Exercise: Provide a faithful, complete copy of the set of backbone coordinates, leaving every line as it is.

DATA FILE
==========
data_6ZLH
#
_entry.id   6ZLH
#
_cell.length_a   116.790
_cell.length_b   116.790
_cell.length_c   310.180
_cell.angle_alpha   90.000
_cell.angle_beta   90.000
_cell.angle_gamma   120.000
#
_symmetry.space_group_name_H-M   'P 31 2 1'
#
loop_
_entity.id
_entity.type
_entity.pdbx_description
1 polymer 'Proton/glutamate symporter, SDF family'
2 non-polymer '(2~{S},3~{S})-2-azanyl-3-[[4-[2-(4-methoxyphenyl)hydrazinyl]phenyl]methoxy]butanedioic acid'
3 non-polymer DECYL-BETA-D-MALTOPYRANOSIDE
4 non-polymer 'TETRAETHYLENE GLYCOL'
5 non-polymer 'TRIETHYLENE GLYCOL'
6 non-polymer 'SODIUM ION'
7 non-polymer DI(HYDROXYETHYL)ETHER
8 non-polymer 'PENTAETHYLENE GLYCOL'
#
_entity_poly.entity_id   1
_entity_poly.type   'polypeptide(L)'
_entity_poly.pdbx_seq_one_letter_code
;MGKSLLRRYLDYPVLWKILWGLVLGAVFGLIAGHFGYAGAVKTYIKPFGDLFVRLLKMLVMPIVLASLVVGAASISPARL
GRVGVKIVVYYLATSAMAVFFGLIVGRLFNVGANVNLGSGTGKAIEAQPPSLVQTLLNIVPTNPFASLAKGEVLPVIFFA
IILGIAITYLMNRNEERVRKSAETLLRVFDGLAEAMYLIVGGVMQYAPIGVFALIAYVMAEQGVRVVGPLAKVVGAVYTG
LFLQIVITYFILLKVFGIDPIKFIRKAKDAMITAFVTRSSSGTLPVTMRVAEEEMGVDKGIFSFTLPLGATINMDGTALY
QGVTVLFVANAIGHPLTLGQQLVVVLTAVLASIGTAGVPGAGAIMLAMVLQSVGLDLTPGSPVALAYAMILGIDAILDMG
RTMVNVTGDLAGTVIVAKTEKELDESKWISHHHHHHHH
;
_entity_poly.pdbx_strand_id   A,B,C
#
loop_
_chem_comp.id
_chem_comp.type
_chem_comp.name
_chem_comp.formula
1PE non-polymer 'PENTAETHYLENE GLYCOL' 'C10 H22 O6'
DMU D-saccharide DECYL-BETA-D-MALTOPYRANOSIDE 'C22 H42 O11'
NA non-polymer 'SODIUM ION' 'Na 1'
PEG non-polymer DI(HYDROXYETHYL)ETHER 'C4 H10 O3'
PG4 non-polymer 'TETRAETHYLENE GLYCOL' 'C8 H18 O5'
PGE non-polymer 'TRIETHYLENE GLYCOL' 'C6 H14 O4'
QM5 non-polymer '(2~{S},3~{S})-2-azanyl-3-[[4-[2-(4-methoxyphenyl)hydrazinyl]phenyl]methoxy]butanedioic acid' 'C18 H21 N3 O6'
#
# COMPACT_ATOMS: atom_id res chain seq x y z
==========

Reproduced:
data_6ZLH
#
_entry.id   6ZLH
#
_cell.length_a   116.790
_cell.length_b   116.790
_cell.length_c   310.180
_cell.angle_alpha   90.000
_cell.angle_beta   90.000
_cell.angle_gamma   120.000
#
_symmetry.space_group_name_H-M   'P 31 2 1'
#
loop_
_entity.id
_entity.type
_entity.pdbx_description
1 polymer 'Proton/glutamate symporter, SDF family'
2 non-polymer '(2~{S},3~{S})-2-azanyl-3-[[4-[2-(4-methoxyphenyl)hydrazinyl]phenyl]methoxy]butanedioic acid'
3 non-polymer DECYL-BETA-D-MALTOPYRANOSIDE
4 non-polymer 'TETRAETHYLENE GLYCOL'
5 non-polymer 'TRIETHYLENE GLYCOL'
6 non-polymer 'SODIUM ION'
7 non-polymer DI(HYDROXYETHYL)ETHER
8 non-polymer 'PENTAETHYLENE GLYCOL'
#
_entity_poly.entity_id   1
_entity_poly.type   'polypeptide(L)'
_entity_poly.pdbx_seq_one_letter_code
;MGKSLLRRYLDYPVLWKILWGLVLGAVFGLIAGHFGYAGAVKTYIKPFGDLFVRLLKMLVMPIVLASLVVGAASISPARL
GRVGVKIVVYYLATSAMAVFFGLIVGRLFNVGANVNLGSGTGKAIEAQPPSLVQTLLNIVPTNPFASLAKGEVLPVIFFA
IILGIAITYLMNRNEERVRKSAETLLRVFDGLAEAMYLIVGGVMQYAPIGVFALIAYVMAEQGVRVVGPLAKVVGAVYTG
LFLQIVITYFILLKVFGIDPIKFIRKAKDAMITAFVTRSSSGTLPVTMRVAEEEMGVDKGIFSFTLPLGATINMDGTALY
QGVTVLFVANAIGHPLTLGQQLVVVLTAVLASIGTAGVPGAGAIMLAMVLQSVGLDLTPGSPVALAYAMILGIDAILDMG
RTMVNVTGDLAGTVIVAKTEKELDESKWISHHHHHHHH
;
_entity_poly.pdbx_strand_id   A,B,C
#
loop_
_chem_comp.id
_chem_comp.type
_chem_comp.name
_chem_comp.formula
1PE non-polymer 'PENTAETHYLENE GLYCOL' 'C10 H22 O6'
DMU D-saccharide DECYL-BETA-D-MALTOPYRANOSIDE 'C22 H42 O11'
NA non-polymer 'SODIUM ION' 'Na 1'
PEG non-polymer DI(HYDROXYETHYL)ETHER 'C4 H10 O3'
PG4 non-polymer 'TETRAETHYLENE GLYCOL' 'C8 H18 O5'
PGE non-polymer 'TRIETHYLENE GLYCOL' 'C6 H14 O4'
QM5 non-polymer '(2~{S},3~{S})-2-azanyl-3-[[4-[2-(4-methoxyphenyl)hydrazinyl]phenyl]methoxy]butanedioic acid' 'C18 H21 N3 O6'
#
# COMPACT_ATOMS: atom_id res chain seq x y z